The two lead pairs were a study in contrasts, each very effective in their own way. Saturday night Mary Carmen Catoya, smallish and technically brilliant dancer, was paired with Renato Penteado, who has similar qualities. They were dynamos of of technique and spirit -- jumps, turns, especially demanding for the women. It was about the steps (great steps though they were), and there may have been a little less of the "imperial" in this couple than the choreography allows for.

Tricia Albertson and Mikhail Ilyin looked the part of an imperial couple and could handle all the movements. Alberton has always struck me as a risk taker. As a result she is always growing, always interesting. There were a few off-balances and positions that had to be ever so slightly corrected after the landing -- but the effect was always dramatic, grand, yet human. I checked Bernard Taper's book on Balanchine, which discusses Balanchine's own setting of this ballet on Sadlers Wells in 1949. Margo Fonteyn was the lead in the first cast; Moira Shearer in the second. Citing Shearer's memoirs, Taper writes:: "[balanchine] didn't want the ballerina dancing straight classicism -- not straight up and down, as for "Swan Lake" or "Sleeping Beauty." He wanted a diagonal angling of the body that would look dangerous, as if the dancer were taking risks and must surely fall. Fonteyn never achieved that look." For me, Albertson did.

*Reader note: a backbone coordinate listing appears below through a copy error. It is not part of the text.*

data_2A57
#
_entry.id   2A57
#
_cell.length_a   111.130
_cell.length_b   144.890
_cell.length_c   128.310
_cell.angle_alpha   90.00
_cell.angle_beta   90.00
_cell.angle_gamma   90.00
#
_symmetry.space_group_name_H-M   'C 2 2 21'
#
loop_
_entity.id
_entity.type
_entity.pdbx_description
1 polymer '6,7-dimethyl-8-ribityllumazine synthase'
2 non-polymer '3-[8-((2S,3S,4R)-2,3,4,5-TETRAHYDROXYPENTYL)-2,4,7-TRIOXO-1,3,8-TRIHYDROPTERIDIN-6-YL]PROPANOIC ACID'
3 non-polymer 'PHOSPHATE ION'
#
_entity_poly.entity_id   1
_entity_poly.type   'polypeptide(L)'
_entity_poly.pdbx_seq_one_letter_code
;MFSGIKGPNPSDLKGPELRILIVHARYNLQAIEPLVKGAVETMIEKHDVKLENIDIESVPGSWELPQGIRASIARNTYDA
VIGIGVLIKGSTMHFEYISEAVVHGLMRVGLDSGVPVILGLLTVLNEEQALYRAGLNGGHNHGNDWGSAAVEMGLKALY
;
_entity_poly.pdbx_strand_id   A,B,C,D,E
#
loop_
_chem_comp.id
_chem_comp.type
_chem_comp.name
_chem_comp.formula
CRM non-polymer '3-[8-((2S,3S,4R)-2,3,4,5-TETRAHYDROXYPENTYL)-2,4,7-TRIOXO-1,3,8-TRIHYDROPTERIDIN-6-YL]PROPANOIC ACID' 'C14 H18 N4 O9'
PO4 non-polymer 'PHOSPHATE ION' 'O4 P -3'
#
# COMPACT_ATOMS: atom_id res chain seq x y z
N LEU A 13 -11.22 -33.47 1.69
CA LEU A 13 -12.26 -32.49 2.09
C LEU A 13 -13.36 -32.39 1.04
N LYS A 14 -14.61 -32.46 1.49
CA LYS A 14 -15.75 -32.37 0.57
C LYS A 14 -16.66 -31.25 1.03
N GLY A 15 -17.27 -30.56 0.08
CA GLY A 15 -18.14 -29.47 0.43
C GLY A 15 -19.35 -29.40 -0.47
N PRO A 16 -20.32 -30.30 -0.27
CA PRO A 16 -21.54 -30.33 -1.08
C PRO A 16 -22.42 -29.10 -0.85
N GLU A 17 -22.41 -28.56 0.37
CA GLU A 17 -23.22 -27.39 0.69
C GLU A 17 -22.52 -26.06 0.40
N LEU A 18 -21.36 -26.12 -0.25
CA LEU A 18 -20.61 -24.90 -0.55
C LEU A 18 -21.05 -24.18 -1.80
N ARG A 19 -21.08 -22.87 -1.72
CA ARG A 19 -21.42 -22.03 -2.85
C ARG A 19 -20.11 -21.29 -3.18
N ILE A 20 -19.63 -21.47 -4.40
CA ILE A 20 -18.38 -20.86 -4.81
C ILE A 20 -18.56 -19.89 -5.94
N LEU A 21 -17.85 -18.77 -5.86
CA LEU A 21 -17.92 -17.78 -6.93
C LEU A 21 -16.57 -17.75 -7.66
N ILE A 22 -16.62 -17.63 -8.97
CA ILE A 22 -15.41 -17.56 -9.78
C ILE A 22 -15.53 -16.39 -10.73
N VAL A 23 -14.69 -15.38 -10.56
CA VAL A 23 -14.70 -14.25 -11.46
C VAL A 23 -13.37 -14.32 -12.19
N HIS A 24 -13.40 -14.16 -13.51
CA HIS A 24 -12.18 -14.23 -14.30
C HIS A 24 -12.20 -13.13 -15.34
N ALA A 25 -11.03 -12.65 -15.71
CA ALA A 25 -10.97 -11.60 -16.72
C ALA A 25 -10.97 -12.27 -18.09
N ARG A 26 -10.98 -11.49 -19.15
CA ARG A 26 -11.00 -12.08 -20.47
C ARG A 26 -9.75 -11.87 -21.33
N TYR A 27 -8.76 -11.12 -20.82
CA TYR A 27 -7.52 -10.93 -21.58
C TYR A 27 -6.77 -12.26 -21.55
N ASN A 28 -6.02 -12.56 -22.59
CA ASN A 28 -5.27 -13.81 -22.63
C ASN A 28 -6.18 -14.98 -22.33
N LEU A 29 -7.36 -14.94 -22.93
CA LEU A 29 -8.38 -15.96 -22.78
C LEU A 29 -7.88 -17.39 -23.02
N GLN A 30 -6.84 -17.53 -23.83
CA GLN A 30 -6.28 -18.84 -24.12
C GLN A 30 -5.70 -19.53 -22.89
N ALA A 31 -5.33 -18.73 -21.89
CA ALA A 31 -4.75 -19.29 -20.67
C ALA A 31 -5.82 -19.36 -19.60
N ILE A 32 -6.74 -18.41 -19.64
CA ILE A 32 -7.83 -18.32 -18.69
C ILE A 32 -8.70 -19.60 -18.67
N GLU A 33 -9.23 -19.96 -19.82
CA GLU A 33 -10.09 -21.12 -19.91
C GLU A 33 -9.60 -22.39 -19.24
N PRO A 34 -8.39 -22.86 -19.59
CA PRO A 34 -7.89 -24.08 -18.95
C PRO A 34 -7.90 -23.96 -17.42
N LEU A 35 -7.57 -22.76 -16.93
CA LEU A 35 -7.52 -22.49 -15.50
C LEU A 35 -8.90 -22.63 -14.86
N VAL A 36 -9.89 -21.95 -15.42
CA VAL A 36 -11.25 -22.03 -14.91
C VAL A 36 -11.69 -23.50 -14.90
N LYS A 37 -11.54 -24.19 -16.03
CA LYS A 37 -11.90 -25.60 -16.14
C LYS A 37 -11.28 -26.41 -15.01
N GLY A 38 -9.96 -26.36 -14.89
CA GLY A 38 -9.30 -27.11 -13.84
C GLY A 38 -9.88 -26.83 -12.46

The ending is exciting: 30 dancers in ranks, facing the audiences, soloists in the front, jumping, jumping, jumping in unison. I had to look up the names of some of the jumps: assembles, multiple entrechats, jete battus, you name it. Thrilling!

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Thanks for the review, bart! It was certainly an exceptionally good program -- three top-notch ballets.